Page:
Saudi ready to meet rise in oil demand, says Al Naimi
DHAHRAN (SAUDI ARABIA)/WASHINGTON — Top oil producer Saudi Arabia is ready to meet any increase in consumer countries’ demand for crude oil, oil minister Ali Al Naimi told reporters on Saturday.
Saudi Arabia is “always obliged” to meet demand, Naimi said when asked whether the kingdom has enough spare capacity to cover demand in light of possible oil sanctions by the West on Iran’s crude oil sales.
“Whatever customers want,” he said, without making a reference to the possible sanctions on Opec member Iran.
The kingdom, now pumping just under a record rate of 10 million barrels per day, or bpd, has poured billions of dollars into its vast oil fields, which on paper should ensure it has the ability to ramp up to 12.5 million bpd. Some analysts have cast doubts over Saudi Arabia’s ability to sustain untested production levels of over 10 million bpd.
“We don’t take experts’ view into consideration. They can doubt as they want. Do you believe us or you believe sceptics? We have said many times that we meet customers’ demand. Period,” said Al Naimi.
A top US Republican lawmaker echoed these remarks.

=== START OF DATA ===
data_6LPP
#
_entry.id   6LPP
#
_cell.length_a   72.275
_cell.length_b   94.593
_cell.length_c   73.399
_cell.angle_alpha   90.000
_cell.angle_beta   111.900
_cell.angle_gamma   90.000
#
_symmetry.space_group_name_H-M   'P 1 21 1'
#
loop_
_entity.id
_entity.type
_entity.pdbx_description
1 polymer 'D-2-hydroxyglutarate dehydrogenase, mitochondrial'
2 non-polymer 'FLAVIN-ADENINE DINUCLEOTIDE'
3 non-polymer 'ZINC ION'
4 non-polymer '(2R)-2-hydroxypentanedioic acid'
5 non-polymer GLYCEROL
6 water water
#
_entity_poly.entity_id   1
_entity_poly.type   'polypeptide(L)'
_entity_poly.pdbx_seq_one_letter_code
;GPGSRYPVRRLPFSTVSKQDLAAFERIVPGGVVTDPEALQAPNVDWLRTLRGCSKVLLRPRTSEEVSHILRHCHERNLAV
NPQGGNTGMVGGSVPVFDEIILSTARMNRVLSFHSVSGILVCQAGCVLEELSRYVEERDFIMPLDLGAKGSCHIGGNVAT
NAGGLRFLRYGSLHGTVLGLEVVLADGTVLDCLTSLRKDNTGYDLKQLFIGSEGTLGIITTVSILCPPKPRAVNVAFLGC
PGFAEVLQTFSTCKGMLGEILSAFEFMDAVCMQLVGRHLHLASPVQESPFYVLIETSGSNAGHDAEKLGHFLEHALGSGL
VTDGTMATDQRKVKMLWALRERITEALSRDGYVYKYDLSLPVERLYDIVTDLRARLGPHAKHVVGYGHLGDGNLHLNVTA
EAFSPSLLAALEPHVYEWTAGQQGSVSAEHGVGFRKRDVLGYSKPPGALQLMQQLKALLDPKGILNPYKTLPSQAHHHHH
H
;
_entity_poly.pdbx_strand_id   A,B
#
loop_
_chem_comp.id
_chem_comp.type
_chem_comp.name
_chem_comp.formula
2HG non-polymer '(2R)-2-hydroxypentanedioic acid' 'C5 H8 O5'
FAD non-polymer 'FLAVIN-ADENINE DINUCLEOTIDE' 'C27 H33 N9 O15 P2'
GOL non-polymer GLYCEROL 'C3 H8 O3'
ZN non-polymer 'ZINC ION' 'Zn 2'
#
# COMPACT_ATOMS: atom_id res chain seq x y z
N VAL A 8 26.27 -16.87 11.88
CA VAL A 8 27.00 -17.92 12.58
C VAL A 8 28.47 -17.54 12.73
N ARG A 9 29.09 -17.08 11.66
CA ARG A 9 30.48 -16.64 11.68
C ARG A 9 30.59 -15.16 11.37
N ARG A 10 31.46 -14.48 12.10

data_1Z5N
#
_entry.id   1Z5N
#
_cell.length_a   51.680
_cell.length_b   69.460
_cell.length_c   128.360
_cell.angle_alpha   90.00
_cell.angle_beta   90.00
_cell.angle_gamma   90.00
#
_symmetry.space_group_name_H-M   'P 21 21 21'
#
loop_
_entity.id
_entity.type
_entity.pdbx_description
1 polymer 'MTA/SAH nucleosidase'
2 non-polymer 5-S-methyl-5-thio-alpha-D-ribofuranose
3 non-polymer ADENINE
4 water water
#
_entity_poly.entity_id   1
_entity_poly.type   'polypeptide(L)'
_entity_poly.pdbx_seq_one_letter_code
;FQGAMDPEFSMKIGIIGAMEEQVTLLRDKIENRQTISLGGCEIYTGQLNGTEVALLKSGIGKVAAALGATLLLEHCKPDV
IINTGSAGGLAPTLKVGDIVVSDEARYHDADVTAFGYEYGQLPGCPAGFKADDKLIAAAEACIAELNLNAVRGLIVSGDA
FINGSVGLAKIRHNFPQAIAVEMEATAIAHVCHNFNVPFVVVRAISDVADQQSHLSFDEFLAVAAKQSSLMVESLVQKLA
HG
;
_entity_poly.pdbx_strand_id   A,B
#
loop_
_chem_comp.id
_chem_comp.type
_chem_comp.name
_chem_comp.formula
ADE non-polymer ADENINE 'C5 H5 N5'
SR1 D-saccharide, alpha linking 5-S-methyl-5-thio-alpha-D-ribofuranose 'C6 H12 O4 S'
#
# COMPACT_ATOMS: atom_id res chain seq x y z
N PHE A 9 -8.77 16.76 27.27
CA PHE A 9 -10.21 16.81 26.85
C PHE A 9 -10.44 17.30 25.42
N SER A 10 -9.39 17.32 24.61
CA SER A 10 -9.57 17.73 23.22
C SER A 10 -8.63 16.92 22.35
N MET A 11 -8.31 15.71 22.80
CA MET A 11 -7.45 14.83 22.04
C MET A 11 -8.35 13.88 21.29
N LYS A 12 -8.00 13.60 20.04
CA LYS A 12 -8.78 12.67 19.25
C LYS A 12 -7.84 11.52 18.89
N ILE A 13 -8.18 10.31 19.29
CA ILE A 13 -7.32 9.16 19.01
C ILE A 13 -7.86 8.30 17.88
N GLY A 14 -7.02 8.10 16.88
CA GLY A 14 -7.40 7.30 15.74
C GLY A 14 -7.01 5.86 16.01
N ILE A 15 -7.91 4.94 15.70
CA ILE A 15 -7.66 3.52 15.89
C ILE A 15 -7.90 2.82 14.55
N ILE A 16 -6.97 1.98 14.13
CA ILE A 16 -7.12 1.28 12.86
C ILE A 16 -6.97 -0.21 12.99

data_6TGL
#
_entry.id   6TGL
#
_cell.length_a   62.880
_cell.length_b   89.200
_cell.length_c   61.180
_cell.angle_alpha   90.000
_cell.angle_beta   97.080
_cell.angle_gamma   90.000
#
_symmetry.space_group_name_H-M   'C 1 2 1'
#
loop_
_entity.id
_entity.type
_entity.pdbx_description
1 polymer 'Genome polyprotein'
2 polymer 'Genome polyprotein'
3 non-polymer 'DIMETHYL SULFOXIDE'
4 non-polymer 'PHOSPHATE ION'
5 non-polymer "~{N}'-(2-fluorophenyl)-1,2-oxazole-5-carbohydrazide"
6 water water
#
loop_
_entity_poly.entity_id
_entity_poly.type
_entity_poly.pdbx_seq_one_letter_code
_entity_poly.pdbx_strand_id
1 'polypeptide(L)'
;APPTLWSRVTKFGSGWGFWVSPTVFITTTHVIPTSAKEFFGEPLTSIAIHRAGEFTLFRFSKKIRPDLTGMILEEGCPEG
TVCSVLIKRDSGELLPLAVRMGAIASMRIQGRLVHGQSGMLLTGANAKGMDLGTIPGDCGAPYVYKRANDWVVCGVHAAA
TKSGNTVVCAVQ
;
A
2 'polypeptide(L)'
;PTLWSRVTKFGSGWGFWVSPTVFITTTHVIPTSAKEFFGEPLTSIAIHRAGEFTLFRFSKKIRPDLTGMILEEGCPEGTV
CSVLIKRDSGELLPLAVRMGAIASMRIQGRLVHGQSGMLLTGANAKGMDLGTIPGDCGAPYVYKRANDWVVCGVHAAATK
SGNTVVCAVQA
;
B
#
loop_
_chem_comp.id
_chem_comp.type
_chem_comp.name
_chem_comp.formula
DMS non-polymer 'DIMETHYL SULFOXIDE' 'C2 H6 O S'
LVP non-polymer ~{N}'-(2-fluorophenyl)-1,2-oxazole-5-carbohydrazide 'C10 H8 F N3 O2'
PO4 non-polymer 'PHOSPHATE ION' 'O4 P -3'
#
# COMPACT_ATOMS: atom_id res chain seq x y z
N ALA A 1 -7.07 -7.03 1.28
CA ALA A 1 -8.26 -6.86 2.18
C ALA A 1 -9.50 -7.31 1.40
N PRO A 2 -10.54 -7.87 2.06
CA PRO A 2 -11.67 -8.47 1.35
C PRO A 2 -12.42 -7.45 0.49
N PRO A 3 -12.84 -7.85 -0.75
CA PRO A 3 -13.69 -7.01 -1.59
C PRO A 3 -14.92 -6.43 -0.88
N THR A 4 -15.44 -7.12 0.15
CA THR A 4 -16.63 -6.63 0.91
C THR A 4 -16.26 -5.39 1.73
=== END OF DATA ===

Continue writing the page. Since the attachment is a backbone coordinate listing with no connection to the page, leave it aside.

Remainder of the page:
House of Representatives Majority Leader Eric Cantor spoke to Reuters by telephone from Europe after several days of meetings in the Middle East, including Saudi Arabia. Al Naimi was among the officials he met.
“The Saudi government indicated that it was ready and able to meet needs of its customers,” Cantor told Reuters. Saudi Arabia is the world’s largest oil exporter. Its top customers include the United States, Japan, China and South Korea.
Cantor was addressing concerns that oil shortages may arise from new sanctions in the offing against Iran by the United States and European Union, aimed at discouraging Teheran’s nuclear programme.
The United States has long embargoed Iranian crude, but has just approved new sanctions targeting Iran’s Central Bank, the main conduit for its oil revenues. The European Union, which collectively buys about 500,000 bpd of Iranian oil, is expected to soon impose an embargo halting imports.
The goal of the West’s increased pressure on Teheran is to stop the Islamic republic from building a nuclear weapon. Iran says its nuclear work is for peaceful purposes.
Cantor is the number two Republican in the Republican-majority House of Representatives, after Speaker John Boehner.
During his tour of the Gulf region with several other US lawmakers, Cantor also met officials from Turkey, Qatar and the UAE.
“They also expressed the ability to have excess capacity coming on line later this year, as well as the capacity it has online now,” Cantor said of the UAE.
“I think the consensus is that there is enough capacity in the region to meet the needs of customers, excluding the exports of Iran,” he said.
Cantor said he would push for the speedy implementation of the new US sanctions on Iran’s central bank, and he favoured Congress passing further measures to penalize Teheran if it does not stop its nuclear programme. —
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